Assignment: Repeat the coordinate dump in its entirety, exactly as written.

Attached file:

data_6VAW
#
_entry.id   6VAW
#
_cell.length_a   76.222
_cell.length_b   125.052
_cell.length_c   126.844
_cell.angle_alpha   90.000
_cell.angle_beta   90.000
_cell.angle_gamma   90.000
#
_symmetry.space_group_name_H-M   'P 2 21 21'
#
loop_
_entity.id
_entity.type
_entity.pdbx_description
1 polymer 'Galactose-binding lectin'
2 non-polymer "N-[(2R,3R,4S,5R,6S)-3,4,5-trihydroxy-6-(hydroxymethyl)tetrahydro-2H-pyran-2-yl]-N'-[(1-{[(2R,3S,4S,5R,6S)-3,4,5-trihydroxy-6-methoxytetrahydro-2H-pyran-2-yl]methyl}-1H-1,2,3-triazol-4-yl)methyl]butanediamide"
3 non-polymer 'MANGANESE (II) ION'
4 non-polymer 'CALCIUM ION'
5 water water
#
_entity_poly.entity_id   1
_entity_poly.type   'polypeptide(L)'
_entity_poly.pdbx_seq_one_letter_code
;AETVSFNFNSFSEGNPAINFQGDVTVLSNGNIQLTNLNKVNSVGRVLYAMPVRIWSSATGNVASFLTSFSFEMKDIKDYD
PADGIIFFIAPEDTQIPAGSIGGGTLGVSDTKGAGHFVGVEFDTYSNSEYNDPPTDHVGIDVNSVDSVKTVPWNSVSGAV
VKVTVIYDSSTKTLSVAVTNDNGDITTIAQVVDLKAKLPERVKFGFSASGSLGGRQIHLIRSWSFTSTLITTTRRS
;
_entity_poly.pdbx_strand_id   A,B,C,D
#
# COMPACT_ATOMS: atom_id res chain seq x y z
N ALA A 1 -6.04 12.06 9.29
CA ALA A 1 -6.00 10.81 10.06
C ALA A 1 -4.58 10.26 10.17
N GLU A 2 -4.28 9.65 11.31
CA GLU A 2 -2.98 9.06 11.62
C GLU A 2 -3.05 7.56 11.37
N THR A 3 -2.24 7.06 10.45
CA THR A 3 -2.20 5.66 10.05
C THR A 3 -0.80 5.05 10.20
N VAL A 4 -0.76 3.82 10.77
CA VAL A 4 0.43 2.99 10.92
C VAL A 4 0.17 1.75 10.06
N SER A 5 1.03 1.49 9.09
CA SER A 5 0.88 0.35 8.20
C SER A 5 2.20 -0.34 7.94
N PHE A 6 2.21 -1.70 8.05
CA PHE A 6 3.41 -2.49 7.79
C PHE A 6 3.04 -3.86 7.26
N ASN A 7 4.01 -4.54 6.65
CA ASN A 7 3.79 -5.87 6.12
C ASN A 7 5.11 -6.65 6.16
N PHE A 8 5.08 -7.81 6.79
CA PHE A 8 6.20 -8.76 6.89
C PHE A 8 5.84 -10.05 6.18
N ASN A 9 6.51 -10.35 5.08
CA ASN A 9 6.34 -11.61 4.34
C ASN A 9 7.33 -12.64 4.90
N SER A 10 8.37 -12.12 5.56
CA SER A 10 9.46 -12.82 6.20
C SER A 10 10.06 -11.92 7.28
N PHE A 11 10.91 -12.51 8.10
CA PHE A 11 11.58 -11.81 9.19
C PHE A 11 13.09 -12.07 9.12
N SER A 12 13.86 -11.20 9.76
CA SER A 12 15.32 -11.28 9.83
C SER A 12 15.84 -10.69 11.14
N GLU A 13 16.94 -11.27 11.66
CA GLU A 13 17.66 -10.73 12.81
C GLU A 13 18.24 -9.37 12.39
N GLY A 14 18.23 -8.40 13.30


data_6VAW
#
_entry.id   6VAW
#
_cell.length_a   76.222
_cell.length_b   125.052
_cell.length_c   126.844
_cell.angle_alpha   90.000
_cell.angle_beta   90.000
_cell.angle_gamma   90.000
#
_symmetry.space_group_name_H-M   'P 2 21 21'
#
loop_
_entity.id
_entity.type
_entity.pdbx_description
1 polymer 'Galactose-binding lectin'
2 non-polymer "N-[(2R,3R,4S,5R,6S)-3,4,5-trihydroxy-6-(hydroxymethyl)tetrahydro-2H-pyran-2-yl]-N'-[(1-{[(2R,3S,4S,5R,6S)-3,4,5-trihydroxy-6-methoxytetrahydro-2H-pyran-2-yl]methyl}-1H-1,2,3-triazol-4-yl)methyl]butanediamide"
3 non-polymer 'MANGANESE (II) ION'
4 non-polymer 'CALCIUM ION'
5 water water
#
_entity_poly.entity_id   1
_entity_poly.type   'polypeptide(L)'
_entity_poly.pdbx_seq_one_letter_code
;AETVSFNFNSFSEGNPAINFQGDVTVLSNGNIQLTNLNKVNSVGRVLYAMPVRIWSSATGNVASFLTSFSFEMKDIKDYD
PADGIIFFIAPEDTQIPAGSIGGGTLGVSDTKGAGHFVGVEFDTYSNSEYNDPPTDHVGIDVNSVDSVKTVPWNSVSGAV
VKVTVIYDSSTKTLSVAVTNDNGDITTIAQVVDLKAKLPERVKFGFSASGSLGGRQIHLIRSWSFTSTLITTTRRS
;
_entity_poly.pdbx_strand_id   A,B,C,D
#
# COMPACT_ATOMS: atom_id res chain seq x y z
N ALA A 1 -6.04 12.06 9.29
CA ALA A 1 -6.00 10.81 10.06
C ALA A 1 -4.58 10.26 10.17
N GLU A 2 -4.28 9.65 11.31
CA GLU A 2 -2.98 9.06 11.62
C GLU A 2 -3.05 7.56 11.37
N THR A 3 -2.24 7.06 10.45
CA THR A 3 -2.20 5.66 10.05
C THR A 3 -0.80 5.05 10.20
N VAL A 4 -0.76 3.82 10.77
CA VAL A 4 0.43 2.99 10.92
C VAL A 4 0.17 1.75 10.06
N SER A 5 1.03 1.49 9.09
CA SER A 5 0.88 0.35 8.20
C SER A 5 2.20 -0.34 7.94
N PHE A 6 2.21 -1.70 8.05
CA PHE A 6 3.41 -2.49 7.79
C PHE A 6 3.04 -3.86 7.26
N ASN A 7 4.01 -4.54 6.65
CA ASN A 7 3.79 -5.87 6.12
C ASN A 7 5.11 -6.65 6.16
N PHE A 8 5.08 -7.81 6.79
CA PHE A 8 6.20 -8.76 6.89
C PHE A 8 5.84 -10.05 6.18
N ASN A 9 6.51 -10.35 5.08
CA ASN A 9 6.34 -11.61 4.34
C ASN A 9 7.33 -12.64 4.90
N SER A 10 8.37 -12.12 5.56
CA SER A 10 9.46 -12.82 6.20
C SER A 10 10.06 -11.92 7.28
N PHE A 11 10.91 -12.51 8.10
CA PHE A 11 11.58 -11.81 9.19
C PHE A 11 13.09 -12.07 9.12
N SER A 12 13.86 -11.20 9.76
CA SER A 12 15.32 -11.28 9.83
C SER A 12 15.84 -10.69 11.14
N GLU A 13 16.94 -11.27 11.66
CA GLU A 13 17.66 -10.73 12.81
C GLU A 13 18.24 -9.37 12.39
N GLY A 14 18.23 -8.40 13.30